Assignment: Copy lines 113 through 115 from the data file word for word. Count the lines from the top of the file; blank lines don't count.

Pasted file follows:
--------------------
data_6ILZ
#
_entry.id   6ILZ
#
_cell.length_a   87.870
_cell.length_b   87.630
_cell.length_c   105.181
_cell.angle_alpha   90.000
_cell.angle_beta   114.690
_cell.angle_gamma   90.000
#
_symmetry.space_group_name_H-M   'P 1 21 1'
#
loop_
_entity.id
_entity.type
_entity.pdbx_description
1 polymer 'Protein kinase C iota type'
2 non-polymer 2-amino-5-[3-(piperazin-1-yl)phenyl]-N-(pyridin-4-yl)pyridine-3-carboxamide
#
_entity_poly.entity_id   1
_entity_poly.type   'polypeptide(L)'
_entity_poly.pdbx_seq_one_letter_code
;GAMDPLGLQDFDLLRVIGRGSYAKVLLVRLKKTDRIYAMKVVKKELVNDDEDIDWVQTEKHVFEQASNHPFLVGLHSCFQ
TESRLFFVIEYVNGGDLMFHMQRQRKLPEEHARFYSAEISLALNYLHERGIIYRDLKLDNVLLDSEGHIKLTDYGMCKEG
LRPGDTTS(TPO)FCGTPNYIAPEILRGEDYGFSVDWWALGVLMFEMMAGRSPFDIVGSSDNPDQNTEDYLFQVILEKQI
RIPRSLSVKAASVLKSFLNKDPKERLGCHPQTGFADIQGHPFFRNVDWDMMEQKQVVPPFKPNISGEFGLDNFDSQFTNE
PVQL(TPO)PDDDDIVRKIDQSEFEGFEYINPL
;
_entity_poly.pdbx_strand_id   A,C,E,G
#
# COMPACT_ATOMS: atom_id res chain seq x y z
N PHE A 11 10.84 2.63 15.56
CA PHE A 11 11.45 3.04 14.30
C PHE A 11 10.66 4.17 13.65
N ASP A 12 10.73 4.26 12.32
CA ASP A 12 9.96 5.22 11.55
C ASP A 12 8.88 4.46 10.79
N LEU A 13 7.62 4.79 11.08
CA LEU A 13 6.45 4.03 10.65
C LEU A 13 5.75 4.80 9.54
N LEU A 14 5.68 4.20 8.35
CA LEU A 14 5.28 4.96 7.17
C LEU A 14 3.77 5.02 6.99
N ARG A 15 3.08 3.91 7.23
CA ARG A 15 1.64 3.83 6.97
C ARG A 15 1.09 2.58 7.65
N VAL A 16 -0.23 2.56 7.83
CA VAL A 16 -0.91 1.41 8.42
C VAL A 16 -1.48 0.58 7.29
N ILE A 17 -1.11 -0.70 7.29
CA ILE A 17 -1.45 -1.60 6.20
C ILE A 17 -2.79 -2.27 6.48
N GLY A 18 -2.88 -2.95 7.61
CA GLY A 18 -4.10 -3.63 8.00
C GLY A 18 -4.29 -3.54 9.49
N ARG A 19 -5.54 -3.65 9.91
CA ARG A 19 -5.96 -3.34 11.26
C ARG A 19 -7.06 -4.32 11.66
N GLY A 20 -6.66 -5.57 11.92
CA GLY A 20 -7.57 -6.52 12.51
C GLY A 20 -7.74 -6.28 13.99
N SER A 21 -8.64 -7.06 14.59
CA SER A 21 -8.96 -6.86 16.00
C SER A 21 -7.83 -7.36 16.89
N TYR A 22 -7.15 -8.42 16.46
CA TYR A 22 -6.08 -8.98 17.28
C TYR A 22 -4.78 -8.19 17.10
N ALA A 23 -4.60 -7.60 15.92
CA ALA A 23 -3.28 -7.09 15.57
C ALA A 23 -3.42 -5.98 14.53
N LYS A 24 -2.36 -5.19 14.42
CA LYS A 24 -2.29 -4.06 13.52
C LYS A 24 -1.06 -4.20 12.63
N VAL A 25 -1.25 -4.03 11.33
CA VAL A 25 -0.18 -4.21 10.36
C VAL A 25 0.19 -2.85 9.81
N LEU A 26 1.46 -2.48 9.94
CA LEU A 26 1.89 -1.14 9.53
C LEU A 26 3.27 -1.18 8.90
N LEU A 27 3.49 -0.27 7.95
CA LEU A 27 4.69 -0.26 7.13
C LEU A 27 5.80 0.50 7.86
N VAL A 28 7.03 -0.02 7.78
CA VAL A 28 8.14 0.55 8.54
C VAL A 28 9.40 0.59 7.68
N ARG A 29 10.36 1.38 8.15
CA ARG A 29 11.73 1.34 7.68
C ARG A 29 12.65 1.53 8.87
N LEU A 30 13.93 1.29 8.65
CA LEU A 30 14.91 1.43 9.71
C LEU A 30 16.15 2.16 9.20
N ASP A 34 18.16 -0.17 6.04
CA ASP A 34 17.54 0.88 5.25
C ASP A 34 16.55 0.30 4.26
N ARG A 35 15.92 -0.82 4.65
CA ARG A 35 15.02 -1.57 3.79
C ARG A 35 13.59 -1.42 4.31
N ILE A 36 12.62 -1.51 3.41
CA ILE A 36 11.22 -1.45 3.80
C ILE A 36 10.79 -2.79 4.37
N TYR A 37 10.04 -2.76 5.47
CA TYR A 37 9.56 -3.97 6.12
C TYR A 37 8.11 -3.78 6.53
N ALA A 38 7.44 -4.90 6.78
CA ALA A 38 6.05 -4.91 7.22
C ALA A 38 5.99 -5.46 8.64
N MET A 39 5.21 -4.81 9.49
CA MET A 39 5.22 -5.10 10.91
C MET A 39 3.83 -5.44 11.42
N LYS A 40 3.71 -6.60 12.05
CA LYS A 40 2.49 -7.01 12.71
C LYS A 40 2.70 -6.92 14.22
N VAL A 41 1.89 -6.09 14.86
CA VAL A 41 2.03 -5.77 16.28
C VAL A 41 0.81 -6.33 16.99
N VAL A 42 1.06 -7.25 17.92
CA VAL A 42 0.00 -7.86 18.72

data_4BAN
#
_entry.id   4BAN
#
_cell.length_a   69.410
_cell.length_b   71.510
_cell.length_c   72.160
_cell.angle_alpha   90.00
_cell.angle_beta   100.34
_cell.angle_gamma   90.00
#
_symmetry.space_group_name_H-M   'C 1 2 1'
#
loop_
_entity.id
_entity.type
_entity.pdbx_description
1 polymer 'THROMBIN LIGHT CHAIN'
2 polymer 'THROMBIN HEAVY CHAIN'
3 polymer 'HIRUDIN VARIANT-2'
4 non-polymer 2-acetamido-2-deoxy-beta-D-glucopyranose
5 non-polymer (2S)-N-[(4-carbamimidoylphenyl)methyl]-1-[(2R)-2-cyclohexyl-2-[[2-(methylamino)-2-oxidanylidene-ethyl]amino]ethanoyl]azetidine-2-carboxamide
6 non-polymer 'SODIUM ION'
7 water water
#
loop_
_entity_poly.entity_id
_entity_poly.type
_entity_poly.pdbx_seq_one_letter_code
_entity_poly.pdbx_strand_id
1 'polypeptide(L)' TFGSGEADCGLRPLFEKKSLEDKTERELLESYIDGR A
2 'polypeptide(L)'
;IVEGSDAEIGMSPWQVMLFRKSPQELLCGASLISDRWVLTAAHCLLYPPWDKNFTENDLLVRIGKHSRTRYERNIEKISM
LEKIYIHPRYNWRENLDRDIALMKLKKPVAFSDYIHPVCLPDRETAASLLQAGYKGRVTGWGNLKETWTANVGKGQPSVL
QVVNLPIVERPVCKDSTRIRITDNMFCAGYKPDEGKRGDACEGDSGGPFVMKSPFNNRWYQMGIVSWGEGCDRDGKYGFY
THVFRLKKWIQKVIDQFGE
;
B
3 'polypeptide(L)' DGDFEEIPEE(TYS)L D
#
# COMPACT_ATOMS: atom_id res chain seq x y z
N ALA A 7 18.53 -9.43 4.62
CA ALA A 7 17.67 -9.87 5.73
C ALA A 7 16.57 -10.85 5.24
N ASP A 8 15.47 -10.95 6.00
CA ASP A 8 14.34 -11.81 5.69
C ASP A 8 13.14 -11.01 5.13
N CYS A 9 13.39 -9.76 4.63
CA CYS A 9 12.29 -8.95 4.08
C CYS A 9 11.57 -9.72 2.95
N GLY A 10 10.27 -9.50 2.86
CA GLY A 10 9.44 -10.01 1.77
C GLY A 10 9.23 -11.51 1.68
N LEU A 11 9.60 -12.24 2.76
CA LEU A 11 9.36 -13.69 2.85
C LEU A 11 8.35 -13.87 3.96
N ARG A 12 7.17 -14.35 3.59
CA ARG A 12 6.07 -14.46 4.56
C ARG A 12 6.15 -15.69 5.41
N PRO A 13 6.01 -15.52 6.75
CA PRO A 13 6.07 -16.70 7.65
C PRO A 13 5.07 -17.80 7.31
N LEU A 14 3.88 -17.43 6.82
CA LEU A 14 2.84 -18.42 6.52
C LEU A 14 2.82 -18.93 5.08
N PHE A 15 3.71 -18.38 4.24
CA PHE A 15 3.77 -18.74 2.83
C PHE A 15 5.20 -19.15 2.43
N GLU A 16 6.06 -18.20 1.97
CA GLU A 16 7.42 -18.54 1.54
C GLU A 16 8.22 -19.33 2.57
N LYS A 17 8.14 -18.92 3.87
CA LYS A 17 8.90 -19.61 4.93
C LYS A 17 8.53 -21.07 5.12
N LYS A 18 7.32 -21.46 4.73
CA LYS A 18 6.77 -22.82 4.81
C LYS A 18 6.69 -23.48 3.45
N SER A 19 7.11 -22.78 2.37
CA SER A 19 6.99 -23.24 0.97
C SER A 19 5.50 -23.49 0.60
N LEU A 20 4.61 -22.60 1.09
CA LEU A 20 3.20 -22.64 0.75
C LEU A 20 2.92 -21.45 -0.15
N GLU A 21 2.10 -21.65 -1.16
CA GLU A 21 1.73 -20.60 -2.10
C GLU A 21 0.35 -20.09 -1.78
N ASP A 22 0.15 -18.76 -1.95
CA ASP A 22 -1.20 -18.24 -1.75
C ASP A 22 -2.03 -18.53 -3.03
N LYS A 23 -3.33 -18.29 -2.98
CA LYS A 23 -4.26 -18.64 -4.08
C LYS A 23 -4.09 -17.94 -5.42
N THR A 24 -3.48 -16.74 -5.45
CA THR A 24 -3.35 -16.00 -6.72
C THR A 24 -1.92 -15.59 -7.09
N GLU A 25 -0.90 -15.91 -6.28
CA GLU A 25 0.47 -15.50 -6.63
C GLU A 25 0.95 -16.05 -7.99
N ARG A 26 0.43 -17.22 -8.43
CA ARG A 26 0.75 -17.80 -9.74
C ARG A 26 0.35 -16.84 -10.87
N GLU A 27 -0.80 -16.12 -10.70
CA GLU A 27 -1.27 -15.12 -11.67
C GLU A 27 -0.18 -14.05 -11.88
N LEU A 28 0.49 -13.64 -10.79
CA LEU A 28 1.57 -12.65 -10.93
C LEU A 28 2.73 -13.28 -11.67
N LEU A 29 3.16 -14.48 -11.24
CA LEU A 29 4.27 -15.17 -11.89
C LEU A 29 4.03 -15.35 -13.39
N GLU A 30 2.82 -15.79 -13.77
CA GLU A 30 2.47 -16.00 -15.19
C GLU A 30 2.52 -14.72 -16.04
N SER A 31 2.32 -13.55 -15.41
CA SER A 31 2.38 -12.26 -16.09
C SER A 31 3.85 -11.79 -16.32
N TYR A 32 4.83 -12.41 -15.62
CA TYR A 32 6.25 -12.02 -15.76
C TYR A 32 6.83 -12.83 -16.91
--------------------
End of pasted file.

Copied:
C LYS A 40 2.70 -6.92 14.22
N VAL A 41 1.89 -6.09 14.86
CA VAL A 41 2.03 -5.77 16.28